Tip for Good Health, Religion
We've all heard of the "French Paradox", or why the French dont get fat despite the foods that they eat. There are many explanations like the amounts of coffee that they drink, cigarettes that they smoke, and the resveratrol in the wine that they drink. But another very important reason is the way they eat their food. The French believe that one must sit down and focus on their meals (not eat while watching tv, for example), and to eat very slowly. They say to spend at least 20 minutes on each meal, to savour every bite, and chew very slowly. This, I believe is one of the most important reasons that the french dont get fat.
I started doing this a month ago and it truly makes a huge difference. I eat very slowly, chewing my food as much as I can. In fact, when I'm eating I'm not thinking about the French and their way of eating but the Tibetans. Everytime I eat, I go by this Tibetan saying, "Drink your food and chew your water." Paul Chek elaborates,
That means you should chew your food until it's a liquid, and when you drink a liquid you shouldn't just slam it. You should move it around your mouth as though it was food because that mixes saliva with the water.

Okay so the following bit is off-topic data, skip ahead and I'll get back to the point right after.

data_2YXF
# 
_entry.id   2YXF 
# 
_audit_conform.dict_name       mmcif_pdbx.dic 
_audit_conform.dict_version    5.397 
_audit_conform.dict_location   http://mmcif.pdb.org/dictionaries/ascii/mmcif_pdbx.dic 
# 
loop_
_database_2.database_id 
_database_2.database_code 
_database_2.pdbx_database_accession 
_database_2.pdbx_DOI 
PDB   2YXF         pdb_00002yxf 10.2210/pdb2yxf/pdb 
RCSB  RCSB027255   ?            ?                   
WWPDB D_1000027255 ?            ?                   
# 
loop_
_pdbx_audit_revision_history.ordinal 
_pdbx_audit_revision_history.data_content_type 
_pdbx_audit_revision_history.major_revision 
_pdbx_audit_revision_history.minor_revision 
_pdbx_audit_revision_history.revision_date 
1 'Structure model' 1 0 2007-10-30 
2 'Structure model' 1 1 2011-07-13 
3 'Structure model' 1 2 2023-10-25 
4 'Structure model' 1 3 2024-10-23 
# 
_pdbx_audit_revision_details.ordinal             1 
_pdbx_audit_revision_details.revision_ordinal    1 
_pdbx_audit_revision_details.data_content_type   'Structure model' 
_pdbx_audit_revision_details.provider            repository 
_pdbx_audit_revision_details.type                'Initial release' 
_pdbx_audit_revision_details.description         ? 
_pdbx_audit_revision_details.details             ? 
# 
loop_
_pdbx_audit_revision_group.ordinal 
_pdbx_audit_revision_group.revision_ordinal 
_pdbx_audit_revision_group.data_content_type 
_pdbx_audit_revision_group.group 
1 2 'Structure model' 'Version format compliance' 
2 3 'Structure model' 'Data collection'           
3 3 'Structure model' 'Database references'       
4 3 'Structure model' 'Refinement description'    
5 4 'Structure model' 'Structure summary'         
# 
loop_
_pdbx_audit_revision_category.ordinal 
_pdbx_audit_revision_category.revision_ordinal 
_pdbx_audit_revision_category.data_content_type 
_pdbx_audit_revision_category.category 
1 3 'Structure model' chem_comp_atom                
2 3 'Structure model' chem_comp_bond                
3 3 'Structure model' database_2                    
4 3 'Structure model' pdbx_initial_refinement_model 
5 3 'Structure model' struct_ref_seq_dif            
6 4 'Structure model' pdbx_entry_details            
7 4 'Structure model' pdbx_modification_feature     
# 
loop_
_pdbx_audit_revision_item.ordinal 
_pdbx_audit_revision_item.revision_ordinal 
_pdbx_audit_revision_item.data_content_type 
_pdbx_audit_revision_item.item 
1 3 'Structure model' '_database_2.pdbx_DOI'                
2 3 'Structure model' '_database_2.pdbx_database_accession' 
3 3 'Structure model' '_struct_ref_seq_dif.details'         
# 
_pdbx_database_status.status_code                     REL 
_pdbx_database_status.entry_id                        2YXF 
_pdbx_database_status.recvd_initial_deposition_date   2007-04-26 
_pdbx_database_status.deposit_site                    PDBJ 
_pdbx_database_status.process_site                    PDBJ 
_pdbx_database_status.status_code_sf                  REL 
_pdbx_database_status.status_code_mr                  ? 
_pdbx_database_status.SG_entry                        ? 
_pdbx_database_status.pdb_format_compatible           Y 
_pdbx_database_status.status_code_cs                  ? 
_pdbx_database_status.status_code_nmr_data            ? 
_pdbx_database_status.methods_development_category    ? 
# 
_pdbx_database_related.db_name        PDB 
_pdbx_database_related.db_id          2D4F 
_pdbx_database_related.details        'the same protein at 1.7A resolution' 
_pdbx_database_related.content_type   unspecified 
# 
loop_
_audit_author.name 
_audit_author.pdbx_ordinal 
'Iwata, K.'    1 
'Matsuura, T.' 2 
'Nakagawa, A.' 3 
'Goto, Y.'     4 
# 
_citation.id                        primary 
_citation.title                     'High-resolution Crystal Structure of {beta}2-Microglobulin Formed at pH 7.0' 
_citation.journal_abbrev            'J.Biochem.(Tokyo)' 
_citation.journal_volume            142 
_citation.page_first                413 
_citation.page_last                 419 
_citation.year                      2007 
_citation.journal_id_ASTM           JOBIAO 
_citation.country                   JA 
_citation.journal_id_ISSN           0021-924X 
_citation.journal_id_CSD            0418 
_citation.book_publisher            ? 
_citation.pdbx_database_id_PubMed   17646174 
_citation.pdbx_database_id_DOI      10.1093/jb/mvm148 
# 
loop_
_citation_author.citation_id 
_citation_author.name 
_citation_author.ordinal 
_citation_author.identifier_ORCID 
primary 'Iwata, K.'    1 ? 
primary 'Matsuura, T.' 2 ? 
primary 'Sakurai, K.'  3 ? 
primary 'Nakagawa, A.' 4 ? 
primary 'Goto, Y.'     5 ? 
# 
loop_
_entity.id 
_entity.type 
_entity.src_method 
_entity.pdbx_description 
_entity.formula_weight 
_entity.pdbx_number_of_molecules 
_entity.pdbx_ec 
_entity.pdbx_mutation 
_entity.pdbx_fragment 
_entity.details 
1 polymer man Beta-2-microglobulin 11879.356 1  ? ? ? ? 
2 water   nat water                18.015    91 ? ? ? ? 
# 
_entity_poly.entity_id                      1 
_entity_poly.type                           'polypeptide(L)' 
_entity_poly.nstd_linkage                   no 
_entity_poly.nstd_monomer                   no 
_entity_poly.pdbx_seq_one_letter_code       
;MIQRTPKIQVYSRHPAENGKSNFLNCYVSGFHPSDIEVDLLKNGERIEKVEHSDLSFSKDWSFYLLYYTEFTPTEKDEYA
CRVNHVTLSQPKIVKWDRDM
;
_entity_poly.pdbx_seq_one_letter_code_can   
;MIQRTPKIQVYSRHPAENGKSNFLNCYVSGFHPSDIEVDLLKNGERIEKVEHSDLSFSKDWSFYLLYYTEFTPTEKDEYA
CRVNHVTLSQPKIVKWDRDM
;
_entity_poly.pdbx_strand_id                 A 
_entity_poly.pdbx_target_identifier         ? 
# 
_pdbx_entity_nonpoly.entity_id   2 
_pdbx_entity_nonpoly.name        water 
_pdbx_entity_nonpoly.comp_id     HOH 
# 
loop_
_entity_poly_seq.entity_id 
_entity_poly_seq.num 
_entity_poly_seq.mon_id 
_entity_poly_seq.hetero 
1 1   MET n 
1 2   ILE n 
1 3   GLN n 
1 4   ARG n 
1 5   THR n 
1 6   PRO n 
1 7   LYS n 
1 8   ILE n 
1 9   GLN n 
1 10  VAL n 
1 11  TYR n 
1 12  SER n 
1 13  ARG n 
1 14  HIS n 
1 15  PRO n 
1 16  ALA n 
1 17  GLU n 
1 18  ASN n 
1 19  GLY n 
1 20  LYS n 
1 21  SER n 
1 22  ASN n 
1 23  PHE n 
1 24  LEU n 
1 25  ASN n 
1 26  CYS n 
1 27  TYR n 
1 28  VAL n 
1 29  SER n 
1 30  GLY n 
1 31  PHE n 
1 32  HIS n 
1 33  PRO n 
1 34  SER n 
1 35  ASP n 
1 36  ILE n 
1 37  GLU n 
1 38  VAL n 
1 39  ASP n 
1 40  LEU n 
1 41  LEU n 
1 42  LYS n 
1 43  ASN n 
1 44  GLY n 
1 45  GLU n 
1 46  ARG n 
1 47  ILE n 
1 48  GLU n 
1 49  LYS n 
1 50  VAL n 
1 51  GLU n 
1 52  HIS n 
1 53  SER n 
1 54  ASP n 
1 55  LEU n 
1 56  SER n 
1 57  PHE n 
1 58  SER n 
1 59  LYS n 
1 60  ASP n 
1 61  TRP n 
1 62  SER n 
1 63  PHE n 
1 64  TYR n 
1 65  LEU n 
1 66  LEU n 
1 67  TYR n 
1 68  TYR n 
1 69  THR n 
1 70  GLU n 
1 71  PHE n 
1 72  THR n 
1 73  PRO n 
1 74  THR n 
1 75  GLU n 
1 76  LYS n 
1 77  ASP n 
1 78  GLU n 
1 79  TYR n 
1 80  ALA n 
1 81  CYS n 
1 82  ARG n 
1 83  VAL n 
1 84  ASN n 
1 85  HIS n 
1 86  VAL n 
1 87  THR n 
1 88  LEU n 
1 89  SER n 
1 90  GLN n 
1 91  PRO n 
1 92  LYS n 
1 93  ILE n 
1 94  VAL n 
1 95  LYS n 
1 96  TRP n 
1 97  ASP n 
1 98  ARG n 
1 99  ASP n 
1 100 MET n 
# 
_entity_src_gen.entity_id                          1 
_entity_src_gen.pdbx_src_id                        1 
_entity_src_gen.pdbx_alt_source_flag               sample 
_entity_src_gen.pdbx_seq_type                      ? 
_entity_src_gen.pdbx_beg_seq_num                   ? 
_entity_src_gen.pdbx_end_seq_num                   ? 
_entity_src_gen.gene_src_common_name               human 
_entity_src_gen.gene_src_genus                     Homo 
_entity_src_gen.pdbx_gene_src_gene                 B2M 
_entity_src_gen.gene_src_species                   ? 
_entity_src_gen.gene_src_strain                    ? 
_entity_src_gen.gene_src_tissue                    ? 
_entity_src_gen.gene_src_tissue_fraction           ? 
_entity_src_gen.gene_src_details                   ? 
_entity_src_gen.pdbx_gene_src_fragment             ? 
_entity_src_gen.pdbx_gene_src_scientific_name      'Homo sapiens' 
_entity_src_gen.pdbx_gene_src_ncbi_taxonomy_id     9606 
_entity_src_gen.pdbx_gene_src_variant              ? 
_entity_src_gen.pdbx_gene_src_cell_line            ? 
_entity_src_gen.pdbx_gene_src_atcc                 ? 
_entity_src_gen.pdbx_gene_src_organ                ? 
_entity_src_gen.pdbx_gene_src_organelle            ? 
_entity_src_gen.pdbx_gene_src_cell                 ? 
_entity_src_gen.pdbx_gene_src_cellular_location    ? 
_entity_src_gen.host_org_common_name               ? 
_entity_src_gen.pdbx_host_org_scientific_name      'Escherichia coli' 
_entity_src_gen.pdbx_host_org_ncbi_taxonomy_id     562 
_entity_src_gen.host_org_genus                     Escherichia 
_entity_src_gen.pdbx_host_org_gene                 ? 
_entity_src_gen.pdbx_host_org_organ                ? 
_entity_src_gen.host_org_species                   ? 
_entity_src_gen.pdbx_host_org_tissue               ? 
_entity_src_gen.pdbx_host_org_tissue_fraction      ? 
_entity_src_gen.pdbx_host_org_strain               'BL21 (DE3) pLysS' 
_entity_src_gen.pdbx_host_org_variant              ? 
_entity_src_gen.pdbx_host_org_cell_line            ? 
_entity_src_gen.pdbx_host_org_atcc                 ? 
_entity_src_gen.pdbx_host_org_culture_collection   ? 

The saliva carries the energy from the spleen so it adds chi to the water; it enlivens the water so it'll actually have a therapeutic effect on the body. If you just slam piles of water straight into your stomach it's actually very stressful on the body. 
It is like the Prophet (pbuh) said about drinking: "Do not drink water in one breath like a camel. Recite the Name of God, breathe in and out to take three sips, and thank God." 
Well, I also think about the French when I eat in that my meal time is for eating only. Two days ago I was in the middle of Kurosawa's Seven Samurai when my dinner arrived. At first I was tempted to eat while watching the movie, but decided that it would cause me to be unconscious of my food and would make me swallow my food before chewing it properly. We have to be mindful of our eating in Islam, and in Zen Buddhism they consider this an important practice that novices must master, which they call Mindful Eating . So, I paused the movie, ate slowly, and when I was done I resumed the movie.
And like the Tibetan saying, evertime I eat I try to chew until my food is almost a liquid. This is great for many reasons. First, it improves digestion. When you don't chew your food enough, it is not digested as well because it is not exposed to the digestive enzymes in your saliva, and also because the chunks that go down are so big that they are not digested well by the stomach and intestines. This means that your body will not feel so good after eating, and it might make it more difficult for you to do your religious duties like prayer. That is why Muslims prefer to eat very little and to chew slowly, so that they always feel light and can perform all their prayers easily.